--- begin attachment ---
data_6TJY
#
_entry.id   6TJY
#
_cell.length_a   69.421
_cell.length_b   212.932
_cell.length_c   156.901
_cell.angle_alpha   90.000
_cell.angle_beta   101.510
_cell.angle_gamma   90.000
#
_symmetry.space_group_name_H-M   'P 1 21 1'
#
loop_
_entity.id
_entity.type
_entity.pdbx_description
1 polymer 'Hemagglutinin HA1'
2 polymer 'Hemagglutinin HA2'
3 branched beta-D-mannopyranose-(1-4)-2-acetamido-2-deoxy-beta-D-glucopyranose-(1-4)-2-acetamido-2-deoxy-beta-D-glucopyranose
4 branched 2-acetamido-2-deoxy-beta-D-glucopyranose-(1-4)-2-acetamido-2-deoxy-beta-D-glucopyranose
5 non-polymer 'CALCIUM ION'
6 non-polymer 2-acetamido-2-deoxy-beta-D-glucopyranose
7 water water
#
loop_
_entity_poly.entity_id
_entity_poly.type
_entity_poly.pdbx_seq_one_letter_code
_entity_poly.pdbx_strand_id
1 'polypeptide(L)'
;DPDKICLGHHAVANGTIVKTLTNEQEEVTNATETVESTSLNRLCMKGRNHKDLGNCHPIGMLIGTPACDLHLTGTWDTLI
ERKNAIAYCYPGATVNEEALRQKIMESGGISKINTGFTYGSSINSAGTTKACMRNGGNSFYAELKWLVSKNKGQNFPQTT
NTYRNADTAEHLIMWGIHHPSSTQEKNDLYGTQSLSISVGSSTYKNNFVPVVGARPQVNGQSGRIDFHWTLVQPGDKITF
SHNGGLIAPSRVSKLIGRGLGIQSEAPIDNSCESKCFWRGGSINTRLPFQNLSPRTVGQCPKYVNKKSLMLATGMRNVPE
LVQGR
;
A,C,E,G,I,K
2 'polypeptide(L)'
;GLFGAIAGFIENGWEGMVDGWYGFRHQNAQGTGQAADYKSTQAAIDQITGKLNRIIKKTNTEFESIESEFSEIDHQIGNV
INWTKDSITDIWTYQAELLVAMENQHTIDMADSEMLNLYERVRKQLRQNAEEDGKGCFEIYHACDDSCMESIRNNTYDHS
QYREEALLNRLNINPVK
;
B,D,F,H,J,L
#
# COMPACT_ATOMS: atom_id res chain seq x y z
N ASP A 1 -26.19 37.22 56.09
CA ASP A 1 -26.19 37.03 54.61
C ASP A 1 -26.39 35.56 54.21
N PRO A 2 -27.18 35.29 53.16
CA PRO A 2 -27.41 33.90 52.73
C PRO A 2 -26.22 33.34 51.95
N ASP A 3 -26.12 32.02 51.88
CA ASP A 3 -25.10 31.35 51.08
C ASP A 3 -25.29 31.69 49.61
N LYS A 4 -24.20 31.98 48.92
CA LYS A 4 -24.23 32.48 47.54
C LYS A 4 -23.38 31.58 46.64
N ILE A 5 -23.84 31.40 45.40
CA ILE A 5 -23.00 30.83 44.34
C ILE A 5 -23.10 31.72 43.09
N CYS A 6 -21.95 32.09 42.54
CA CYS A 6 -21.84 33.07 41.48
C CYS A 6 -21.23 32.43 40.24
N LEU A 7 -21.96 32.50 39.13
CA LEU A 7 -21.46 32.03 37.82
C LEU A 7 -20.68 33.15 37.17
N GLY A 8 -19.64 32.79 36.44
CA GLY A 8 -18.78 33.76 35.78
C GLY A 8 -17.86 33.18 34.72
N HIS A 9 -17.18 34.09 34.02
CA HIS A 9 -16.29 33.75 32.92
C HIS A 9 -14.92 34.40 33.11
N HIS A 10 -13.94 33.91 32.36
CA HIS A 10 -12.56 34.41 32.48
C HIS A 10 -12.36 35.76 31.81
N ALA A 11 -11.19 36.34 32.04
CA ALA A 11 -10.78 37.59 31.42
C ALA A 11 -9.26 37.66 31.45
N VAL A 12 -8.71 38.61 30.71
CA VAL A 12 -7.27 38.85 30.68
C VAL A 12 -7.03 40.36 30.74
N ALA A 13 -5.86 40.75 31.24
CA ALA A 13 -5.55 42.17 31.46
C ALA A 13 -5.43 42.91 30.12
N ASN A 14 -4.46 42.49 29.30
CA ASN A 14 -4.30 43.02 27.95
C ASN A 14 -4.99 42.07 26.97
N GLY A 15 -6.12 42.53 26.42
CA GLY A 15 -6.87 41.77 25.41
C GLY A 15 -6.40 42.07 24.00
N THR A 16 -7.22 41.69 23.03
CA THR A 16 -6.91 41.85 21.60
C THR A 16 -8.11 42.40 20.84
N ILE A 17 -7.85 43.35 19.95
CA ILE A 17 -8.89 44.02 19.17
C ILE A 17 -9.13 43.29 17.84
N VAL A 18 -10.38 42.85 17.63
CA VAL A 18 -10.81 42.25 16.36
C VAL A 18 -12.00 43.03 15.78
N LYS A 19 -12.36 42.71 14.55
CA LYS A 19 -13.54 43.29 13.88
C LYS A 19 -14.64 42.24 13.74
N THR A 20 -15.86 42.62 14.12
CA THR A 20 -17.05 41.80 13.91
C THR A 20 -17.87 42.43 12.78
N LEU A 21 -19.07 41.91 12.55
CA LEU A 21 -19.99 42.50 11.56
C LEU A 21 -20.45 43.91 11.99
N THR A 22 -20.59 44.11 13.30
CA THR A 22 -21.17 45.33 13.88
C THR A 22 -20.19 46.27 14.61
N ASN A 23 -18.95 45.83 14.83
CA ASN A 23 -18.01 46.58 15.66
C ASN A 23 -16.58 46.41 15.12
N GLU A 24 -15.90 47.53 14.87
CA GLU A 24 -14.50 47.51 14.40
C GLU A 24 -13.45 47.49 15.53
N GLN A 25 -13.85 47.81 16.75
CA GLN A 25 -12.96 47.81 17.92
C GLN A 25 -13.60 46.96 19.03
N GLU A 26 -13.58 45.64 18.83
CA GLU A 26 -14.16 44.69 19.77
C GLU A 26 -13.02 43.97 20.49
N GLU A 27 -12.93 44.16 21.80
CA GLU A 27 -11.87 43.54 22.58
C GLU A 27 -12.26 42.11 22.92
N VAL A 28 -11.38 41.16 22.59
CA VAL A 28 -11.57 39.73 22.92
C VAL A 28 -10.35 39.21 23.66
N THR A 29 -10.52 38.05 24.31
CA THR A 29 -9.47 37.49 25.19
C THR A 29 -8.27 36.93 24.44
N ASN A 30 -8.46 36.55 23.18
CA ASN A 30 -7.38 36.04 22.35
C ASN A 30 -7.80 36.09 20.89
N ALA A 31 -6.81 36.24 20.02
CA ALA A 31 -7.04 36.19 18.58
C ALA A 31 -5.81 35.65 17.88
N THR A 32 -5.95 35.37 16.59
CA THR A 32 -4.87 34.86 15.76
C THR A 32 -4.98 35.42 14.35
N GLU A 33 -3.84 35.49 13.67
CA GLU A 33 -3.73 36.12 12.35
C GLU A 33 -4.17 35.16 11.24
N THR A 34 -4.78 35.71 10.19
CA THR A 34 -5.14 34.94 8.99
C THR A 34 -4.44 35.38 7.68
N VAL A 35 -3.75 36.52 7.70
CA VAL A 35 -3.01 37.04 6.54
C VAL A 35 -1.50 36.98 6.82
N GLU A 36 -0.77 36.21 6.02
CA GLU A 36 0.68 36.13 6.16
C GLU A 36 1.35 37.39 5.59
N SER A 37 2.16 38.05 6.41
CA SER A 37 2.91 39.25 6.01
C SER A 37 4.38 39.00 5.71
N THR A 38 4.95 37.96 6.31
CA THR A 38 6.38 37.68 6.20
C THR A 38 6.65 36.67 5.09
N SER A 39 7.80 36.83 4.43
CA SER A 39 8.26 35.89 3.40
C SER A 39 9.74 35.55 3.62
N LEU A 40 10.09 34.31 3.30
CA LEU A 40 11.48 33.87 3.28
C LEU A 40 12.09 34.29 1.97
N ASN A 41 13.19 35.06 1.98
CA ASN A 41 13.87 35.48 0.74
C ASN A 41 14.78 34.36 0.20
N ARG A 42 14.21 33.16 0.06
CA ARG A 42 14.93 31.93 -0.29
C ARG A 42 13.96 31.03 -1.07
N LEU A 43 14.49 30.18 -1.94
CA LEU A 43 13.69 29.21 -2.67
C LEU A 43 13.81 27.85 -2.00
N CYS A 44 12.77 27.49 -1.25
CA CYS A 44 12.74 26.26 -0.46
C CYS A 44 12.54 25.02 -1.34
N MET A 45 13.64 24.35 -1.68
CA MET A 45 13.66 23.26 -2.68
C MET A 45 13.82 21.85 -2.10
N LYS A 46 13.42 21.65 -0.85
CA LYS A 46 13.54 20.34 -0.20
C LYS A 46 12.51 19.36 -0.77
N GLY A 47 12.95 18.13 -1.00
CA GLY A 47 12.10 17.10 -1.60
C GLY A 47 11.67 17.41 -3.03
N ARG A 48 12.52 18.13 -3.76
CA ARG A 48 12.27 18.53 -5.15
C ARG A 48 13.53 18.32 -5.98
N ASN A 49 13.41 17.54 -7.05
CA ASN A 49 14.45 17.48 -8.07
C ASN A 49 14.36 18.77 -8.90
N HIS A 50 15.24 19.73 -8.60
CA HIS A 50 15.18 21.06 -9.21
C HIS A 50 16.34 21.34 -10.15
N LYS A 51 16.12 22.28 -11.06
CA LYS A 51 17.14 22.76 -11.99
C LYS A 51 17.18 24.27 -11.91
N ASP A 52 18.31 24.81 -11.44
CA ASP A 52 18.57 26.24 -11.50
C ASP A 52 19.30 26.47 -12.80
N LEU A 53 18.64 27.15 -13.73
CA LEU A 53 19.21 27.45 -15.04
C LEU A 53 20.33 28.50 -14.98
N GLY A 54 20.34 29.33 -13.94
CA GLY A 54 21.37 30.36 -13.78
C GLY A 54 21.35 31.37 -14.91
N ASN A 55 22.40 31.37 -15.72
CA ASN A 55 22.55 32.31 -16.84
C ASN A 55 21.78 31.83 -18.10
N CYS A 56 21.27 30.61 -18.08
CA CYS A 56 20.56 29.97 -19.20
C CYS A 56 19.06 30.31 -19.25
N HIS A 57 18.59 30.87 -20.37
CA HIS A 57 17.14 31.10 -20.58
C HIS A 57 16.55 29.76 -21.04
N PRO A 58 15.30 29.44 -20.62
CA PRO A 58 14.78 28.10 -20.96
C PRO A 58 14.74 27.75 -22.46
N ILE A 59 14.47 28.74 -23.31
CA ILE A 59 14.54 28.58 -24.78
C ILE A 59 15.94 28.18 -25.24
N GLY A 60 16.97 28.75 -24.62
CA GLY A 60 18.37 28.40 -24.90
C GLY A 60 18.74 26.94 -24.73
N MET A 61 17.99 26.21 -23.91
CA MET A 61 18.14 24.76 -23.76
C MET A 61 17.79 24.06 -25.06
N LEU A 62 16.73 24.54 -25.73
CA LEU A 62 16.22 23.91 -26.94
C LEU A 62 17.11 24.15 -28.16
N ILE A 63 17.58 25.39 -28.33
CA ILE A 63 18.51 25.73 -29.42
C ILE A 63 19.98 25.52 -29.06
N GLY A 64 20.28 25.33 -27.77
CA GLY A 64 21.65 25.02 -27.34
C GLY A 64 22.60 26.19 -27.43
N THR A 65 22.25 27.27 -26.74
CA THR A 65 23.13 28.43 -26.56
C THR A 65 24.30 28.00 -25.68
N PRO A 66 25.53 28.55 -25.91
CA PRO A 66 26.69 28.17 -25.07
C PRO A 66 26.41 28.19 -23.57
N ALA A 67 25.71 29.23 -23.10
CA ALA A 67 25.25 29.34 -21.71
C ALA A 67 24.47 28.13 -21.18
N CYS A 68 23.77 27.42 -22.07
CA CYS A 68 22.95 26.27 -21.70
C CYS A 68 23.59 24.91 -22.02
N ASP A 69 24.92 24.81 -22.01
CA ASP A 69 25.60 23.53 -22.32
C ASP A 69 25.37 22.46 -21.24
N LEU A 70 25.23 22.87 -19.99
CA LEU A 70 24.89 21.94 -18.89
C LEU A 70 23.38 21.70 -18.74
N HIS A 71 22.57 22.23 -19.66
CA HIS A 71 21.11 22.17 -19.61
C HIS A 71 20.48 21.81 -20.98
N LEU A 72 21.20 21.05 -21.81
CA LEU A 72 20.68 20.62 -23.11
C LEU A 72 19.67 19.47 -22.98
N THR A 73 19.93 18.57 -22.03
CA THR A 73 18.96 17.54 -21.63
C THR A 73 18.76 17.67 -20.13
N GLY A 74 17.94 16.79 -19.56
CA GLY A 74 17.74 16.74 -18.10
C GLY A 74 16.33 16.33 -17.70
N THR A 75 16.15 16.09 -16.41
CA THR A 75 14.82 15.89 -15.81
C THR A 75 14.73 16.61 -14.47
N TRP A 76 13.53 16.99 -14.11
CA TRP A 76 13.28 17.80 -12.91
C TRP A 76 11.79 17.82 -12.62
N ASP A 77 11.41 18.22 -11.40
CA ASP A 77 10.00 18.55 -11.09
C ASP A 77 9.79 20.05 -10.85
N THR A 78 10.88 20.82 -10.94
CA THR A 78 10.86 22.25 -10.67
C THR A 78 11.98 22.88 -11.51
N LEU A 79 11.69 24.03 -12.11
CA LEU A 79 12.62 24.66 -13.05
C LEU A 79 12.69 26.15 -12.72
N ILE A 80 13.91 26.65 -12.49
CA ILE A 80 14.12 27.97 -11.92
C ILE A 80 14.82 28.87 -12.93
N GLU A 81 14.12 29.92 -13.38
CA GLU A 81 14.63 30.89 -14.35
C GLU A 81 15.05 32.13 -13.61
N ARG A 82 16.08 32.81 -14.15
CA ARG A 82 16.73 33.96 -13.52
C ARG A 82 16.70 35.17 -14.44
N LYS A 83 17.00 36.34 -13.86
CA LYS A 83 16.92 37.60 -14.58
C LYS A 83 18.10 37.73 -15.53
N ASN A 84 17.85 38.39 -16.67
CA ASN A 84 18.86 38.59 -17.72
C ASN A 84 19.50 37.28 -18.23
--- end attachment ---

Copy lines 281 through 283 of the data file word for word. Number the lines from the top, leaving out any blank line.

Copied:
N LEU A 79 11.69 24.03 -12.11
CA LEU A 79 12.62 24.66 -13.05
C LEU A 79 12.69 26.15 -12.72